It’s a hard life living when you’re lonely
It’s a long night sleeping alone
It’s a hard time waiting for tomorrow
It’s a long, long way home.
— “Prisoners” by John Denver
Colorado Springs is a military town. Three branches of the US Armed Forces can be found there: Army, Navy and Air Force. As a result, many residents of the city know what it is like to have a member of their family deployed for long stretches of time. While the lyrics of the John Denver song may relate to prisoners, they can be equally applied to those serving our country overseas.
Members of the Jewish community in Colorado Springs shared their experiences with deployment with the Intermountain Jewish News.
James Land is a psychiatrist serving as a doctor in the Army. He has been sent overseas on three occasions: the first was to Germany and Iraq for 17 months; the second to Iraq for four months; and the third to Qatar and Iraq for nine months.
His wife, Jordana, and children, Austin and Raina, were left to handle things on their own during his deployments. Jordana said that during James’ absences she faced various challenges that differed according to the different times of their children’s lives.
During James’ first deployment, the kids were three and five years old. Jordana said it was easier to handle things on her own back then, as the children did not yet have extracurricular activities. As James’ second absence was of only four months duration, it was also not difficult.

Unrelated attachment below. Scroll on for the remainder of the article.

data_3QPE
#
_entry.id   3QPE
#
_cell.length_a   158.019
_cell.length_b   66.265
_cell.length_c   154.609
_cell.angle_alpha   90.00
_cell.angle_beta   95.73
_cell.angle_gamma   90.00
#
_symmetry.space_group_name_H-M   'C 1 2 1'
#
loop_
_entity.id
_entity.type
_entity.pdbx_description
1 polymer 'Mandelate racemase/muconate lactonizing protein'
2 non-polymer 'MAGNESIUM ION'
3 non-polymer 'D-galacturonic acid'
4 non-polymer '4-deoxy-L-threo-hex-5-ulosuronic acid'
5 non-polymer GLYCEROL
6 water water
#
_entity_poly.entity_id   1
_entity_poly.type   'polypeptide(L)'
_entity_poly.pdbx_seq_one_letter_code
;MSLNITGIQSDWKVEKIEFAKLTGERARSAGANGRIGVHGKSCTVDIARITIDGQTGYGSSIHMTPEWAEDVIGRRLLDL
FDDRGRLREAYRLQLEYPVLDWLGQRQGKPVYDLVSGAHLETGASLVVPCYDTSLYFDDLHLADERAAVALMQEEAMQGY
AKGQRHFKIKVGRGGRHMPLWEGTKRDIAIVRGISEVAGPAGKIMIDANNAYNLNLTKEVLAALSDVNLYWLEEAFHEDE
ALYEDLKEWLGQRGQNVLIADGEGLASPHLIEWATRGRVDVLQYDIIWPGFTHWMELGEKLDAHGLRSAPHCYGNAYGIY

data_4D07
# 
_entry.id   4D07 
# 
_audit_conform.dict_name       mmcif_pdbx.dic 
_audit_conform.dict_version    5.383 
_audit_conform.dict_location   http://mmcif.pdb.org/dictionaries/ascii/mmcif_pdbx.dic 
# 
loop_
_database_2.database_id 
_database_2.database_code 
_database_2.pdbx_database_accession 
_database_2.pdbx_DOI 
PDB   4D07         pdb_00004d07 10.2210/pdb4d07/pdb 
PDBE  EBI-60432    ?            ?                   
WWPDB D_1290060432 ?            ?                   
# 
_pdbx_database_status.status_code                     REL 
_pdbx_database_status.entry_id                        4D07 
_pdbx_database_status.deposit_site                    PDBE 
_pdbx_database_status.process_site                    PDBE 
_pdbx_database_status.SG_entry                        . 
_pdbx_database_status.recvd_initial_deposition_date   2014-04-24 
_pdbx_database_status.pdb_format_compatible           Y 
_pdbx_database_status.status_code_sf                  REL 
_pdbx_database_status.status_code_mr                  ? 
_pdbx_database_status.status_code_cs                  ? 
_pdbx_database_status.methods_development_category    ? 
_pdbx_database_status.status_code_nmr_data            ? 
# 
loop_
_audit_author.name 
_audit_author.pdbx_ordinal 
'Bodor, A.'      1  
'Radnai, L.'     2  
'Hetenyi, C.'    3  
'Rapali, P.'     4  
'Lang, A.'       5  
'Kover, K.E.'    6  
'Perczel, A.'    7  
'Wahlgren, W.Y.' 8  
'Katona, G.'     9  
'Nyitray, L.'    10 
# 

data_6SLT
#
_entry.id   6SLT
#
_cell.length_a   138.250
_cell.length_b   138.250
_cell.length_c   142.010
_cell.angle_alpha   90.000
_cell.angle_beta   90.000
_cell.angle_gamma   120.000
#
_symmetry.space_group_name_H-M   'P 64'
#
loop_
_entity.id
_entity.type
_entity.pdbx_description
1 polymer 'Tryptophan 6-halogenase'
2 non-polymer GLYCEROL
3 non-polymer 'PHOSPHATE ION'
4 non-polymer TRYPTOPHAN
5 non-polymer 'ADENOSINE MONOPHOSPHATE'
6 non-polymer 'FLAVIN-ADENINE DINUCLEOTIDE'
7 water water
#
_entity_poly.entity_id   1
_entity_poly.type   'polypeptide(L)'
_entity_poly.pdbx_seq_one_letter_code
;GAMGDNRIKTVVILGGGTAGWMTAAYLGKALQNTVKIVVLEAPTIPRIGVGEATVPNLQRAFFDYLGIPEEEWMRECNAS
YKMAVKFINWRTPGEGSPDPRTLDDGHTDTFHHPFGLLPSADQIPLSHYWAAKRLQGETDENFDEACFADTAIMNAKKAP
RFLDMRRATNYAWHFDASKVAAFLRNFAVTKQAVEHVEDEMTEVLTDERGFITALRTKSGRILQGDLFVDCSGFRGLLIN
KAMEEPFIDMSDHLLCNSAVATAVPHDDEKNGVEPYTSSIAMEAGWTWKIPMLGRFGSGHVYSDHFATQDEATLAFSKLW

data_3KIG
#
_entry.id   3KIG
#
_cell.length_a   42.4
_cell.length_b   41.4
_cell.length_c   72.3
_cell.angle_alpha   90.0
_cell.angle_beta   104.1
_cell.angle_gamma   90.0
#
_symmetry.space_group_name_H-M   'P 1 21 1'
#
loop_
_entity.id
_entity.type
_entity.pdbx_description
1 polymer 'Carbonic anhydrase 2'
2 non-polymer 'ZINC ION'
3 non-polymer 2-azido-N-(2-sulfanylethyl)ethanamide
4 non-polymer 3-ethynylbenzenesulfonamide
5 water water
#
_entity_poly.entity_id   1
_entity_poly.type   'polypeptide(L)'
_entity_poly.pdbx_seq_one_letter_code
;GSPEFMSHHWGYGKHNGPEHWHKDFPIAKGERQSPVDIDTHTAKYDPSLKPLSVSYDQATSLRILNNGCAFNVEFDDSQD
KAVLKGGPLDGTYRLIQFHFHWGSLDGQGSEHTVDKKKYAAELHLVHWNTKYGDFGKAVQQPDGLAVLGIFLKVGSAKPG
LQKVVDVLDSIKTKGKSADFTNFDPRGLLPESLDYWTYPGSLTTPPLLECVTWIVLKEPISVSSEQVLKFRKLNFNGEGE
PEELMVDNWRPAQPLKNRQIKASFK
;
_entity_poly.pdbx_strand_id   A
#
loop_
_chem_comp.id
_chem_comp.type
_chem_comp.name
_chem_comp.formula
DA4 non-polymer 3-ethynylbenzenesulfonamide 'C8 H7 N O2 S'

James’ most recent deployment was the hardest for the family, she said. Austin and Raina were in high school and were participating in several activities outside of school, such as wrestling and band. Jordana often had to choose which activities to attend, as she “couldn’t be in two places at once.” She became emotional when mentioning the offers she had from friends for carpooling or rides home for the kids. Jordana said that she found out who her friends were during that time.
Jordana’s biggest challenge during James’ absences was that her children are “not great on the phone.” As this was the family’s main method of communication with James, she said that James missed out on some contact with his children. He was often able to call only late in the morning, Colorado time, when the kids were at school, or very late at night either overseas or in Colorado.
Since the family was in Germany at the start of his first deployment, their initial communication was on a military line at no cost to them.
The shortest absence, of four months, went by quickly while Jordana and the kids were getting settled in Colorado. During his most recent deployment, Jordana said that she spoke with James every day using WhatsApp.
The challenges of staying in touch
Predrag (Pedja) and Sandy Pavlovic are parents to Emi and Alexander. Pedja is a family physician for the Naval Reserve and is currently serving in Germany. He has been there for almost a year.
When asked what kind of adjustments the family had to go through regarding Pedja’s deployment, Sandy replied that she is in the same situation as a single parent.